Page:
METRO talked to motorcoach operators from around the nation to discuss some of their biggest challenges, as well as what they plan on doing to grow their businesses in the long run. For the most part, we found that identifying qualified drivers is still an issue, and so we asked our operators what they are doing to combat the issue.
CEO, Silverado Stages Inc.
What is your operation’s biggest challenge?
The biggest challenge we face is having enough qualified motorcoach operators. In today’s world, you have to have folks that are really excellent, not only from a safety perspective, which is number one, but also from a customer service perspective. Those people are really hard to find, especially when you need as many people as we need. It’s just a constant challenge. If you don’t focus on it and put up with some unsafe behaviors, or people who are delivering sub-par customer service, because you need bodies, that effects everything.
How are you handling this challenge?
The way people look for jobs now and make decisions on where they are going to work has changed with the advent of the internet and social media. We have had to change how we go about getting applicants. It’s a funnel. If you need 25 drivers, you probably need 300 or more applicants to find those 25 that are going to become the real stars. You have to generate a lot of applicants, and then, how you screen them and bring them in into your organization has to be well thought-out and structured, so that you do end up with the best people in the end. There are some pretty interesting things you can do now with tech and social media to generate applicants, and we were generating a lot for a while, but we weren’t seeing the flow we had hoped for.
Recently, we streamlined our application process to limit the amount of information we ask for to pretty much a phone number. We then have dedicated staff that calls every applicant back as quickly as we can, which has really worked well for us. People don’t want to have to put in too much effort, they would rather you did all the effort, and really, we have to make that effort. By making those phone calls, we were able to capture people on a greater scale and were able to feed that funnel better than we were before. It was a real ‘a-ha’ moment.
The other thing we have done is increase pay. The industry has to do a better job of recognizing the need for a career wage for motorcoach operators. If you look at it, wages have been on the decline since the 80s when the industry was deregulated. It is a tough business. It is hard to make a profit and driver wage is a huge expense for us, so we are always careful about how we manage that. On the flip side, if we want to have the best people and retain them than you have to pay them something they can live off. We have pushed very hard to be on the top end of the pay scale in the markets we serve, if we possibly can. Drivers are the most important people in your company. They are the only people the customers see when they are on the coach from our company, so that person has to be the best.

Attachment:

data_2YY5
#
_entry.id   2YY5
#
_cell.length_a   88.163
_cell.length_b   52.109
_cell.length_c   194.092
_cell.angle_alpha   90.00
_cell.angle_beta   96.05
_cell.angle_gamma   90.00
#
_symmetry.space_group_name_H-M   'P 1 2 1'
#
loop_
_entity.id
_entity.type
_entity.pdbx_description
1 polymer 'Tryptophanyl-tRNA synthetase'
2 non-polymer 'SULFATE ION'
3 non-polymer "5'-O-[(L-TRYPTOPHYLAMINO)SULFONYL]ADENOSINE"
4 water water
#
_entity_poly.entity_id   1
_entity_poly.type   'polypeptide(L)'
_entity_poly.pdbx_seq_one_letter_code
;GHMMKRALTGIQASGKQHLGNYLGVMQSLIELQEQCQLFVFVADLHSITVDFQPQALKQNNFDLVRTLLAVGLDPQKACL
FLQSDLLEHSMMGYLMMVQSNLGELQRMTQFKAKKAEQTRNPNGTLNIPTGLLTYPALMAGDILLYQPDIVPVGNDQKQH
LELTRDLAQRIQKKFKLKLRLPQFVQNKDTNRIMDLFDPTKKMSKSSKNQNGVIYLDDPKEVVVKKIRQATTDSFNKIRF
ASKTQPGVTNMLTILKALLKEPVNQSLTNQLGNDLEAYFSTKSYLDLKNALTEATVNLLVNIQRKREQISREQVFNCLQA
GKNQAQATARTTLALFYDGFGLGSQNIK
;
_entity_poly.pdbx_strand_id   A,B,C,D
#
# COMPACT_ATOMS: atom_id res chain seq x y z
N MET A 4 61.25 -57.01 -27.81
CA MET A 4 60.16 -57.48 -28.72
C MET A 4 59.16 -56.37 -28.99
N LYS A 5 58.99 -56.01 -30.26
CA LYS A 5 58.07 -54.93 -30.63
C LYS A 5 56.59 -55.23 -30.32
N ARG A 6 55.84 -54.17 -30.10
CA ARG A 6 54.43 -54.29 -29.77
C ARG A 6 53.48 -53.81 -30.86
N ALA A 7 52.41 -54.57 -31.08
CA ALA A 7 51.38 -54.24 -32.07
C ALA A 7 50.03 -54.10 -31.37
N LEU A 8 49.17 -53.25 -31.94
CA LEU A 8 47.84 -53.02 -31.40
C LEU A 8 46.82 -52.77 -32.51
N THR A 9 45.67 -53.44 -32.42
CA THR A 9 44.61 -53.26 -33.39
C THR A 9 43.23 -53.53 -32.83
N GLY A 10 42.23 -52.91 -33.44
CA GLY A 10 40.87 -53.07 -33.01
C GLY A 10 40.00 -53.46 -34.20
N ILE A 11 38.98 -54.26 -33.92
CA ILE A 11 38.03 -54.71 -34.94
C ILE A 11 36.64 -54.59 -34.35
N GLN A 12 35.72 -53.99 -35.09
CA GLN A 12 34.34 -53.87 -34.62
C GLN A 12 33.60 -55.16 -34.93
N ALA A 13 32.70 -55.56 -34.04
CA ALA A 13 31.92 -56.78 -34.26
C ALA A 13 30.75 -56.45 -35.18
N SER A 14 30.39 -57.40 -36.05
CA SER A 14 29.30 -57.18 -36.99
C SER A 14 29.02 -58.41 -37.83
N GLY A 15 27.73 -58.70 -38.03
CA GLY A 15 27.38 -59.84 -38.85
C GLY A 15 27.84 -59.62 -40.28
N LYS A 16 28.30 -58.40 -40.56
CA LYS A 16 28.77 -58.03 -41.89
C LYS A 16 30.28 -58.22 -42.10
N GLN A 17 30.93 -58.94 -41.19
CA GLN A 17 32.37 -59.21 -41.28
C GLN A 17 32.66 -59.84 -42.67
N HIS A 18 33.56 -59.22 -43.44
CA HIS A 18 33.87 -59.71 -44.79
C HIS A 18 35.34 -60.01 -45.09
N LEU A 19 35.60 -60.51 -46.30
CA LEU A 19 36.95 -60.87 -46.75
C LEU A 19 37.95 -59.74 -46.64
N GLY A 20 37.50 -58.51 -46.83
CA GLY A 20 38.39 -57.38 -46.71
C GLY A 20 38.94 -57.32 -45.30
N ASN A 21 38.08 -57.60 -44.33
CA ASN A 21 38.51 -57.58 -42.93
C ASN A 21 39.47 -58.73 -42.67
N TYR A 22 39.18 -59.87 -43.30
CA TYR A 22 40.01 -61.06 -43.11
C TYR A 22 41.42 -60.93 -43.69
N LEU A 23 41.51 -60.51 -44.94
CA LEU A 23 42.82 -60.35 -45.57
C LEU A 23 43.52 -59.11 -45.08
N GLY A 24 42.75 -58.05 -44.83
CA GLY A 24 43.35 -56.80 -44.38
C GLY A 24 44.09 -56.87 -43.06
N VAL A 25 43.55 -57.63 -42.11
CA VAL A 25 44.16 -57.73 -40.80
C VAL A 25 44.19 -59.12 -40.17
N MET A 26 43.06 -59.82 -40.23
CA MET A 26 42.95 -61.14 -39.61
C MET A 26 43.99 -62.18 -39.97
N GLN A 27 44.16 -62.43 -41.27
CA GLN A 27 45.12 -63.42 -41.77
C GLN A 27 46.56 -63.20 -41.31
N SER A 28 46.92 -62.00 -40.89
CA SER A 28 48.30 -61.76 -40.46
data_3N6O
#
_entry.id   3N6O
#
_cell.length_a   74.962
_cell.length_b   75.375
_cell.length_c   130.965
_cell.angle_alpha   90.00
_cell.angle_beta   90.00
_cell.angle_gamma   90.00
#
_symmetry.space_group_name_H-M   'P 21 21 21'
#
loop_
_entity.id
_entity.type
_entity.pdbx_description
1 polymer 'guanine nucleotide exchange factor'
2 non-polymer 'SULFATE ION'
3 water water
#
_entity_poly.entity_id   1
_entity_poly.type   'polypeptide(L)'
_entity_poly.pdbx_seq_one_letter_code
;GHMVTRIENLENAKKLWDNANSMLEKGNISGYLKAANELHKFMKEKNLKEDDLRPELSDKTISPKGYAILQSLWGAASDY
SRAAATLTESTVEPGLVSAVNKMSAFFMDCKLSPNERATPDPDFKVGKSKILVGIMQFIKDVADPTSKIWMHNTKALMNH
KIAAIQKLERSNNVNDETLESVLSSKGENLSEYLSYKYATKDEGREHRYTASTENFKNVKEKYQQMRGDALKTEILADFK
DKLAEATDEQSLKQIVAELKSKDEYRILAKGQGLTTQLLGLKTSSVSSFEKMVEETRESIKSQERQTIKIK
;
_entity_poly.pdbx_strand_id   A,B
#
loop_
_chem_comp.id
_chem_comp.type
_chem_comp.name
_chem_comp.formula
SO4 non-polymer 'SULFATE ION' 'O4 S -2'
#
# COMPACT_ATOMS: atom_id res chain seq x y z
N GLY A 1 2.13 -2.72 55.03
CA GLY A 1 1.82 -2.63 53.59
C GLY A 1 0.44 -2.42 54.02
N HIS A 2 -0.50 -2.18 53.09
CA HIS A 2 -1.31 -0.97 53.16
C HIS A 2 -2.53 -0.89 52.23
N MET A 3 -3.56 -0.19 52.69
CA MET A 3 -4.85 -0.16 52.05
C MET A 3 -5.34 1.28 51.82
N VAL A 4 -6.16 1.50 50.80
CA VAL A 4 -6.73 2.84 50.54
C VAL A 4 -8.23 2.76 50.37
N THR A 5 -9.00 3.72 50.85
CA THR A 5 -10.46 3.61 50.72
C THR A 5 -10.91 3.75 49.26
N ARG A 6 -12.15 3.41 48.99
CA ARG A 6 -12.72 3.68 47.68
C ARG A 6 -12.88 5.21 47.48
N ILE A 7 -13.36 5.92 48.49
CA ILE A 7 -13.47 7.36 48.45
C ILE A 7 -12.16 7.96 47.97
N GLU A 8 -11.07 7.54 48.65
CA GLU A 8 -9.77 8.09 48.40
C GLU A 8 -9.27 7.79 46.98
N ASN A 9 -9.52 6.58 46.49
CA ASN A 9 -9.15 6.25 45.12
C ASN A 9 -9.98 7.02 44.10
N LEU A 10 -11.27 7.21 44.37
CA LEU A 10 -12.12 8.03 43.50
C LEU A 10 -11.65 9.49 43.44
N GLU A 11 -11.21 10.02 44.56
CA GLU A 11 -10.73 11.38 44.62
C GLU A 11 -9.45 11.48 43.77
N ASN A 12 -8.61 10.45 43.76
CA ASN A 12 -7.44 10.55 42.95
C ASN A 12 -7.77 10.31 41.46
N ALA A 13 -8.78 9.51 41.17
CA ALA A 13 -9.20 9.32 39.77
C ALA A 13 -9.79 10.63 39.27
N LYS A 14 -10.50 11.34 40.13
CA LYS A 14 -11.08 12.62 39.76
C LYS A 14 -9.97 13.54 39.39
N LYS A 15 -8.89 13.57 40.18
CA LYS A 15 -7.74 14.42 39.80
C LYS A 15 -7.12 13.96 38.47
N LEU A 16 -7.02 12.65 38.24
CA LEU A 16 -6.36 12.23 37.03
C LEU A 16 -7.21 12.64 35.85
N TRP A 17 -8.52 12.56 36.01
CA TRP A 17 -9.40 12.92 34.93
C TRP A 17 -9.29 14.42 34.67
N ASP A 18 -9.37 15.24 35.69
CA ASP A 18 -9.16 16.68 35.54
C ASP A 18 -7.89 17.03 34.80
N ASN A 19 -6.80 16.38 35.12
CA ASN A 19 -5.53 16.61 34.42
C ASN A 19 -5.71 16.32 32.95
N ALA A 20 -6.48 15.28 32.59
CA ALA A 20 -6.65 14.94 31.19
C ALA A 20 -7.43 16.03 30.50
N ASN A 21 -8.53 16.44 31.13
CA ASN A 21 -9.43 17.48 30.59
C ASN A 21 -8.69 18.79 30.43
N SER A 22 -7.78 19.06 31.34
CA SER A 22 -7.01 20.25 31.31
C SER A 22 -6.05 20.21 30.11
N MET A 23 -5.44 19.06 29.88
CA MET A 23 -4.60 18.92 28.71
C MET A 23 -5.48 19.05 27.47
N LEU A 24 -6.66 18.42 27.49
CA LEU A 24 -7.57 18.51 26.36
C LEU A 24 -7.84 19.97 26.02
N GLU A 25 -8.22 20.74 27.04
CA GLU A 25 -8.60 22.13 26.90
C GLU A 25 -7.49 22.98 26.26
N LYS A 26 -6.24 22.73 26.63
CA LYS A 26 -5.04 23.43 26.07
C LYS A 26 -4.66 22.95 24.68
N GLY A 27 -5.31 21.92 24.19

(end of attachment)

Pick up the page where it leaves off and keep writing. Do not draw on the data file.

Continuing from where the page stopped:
Since joining the company a couple of years ago, what have you brought to the table?
The culture of putting the driver first — that is really the culture I’m pushing. Also, it’s a 24/7 business and it can really be a grind sometimes, but we also like to have fun. We are respectful to each other and professional, but we also have a good time. Work doesn’t have to be drudgery. We have nine different locations, but we are pretty tight knit. We talk often, and during meetings we will recognize birthdays, anniversaries, and employees who provide excellent service. We really try to create a family atmosphere as much as possible. That has always worked for me. It’s a people business all the way through. You have to like people, enjoy being around them, and socialize and build relationships. It’s a very important part of a culture that I have always tried to foster wherever I have worked.
Where do you see your operation in five years?
We have grown fairly quickly in the last few years, mainly through acquisitions. We are still digesting and finishing our strategy for bringing those companies together under one brand, which is Silverado Stages, and everything that goes with that. We are pretty close to being finished doing that, then we will have to see where we go next. There’s some consolidation going on, regionally, and we keep our eyes out for anything that is going on, but we are not aggressively looking to continue to grow.
We are an ESOP company, with the employees currently owning about 14% of the business right now. We need to continue to push that and move more of the ownership of the business to the employees to help our owners Jim and Sharon Galusha execute their strategy, which is to leave the business to employees since they don’t have any heirs. We are not on any self-imposed deadline and remain on a steady pace. So in the next five years, I anticipate that we will be able to continue to grow. We might do some smaller acquisitions here or there, if that makes sense, and just continue to try to focus on trying to shift the ownership over to the employees over the next five years as best we can, which is based on profits that we can generate through the business. In five years, hopefully, we will have more than half the company owned by the employees.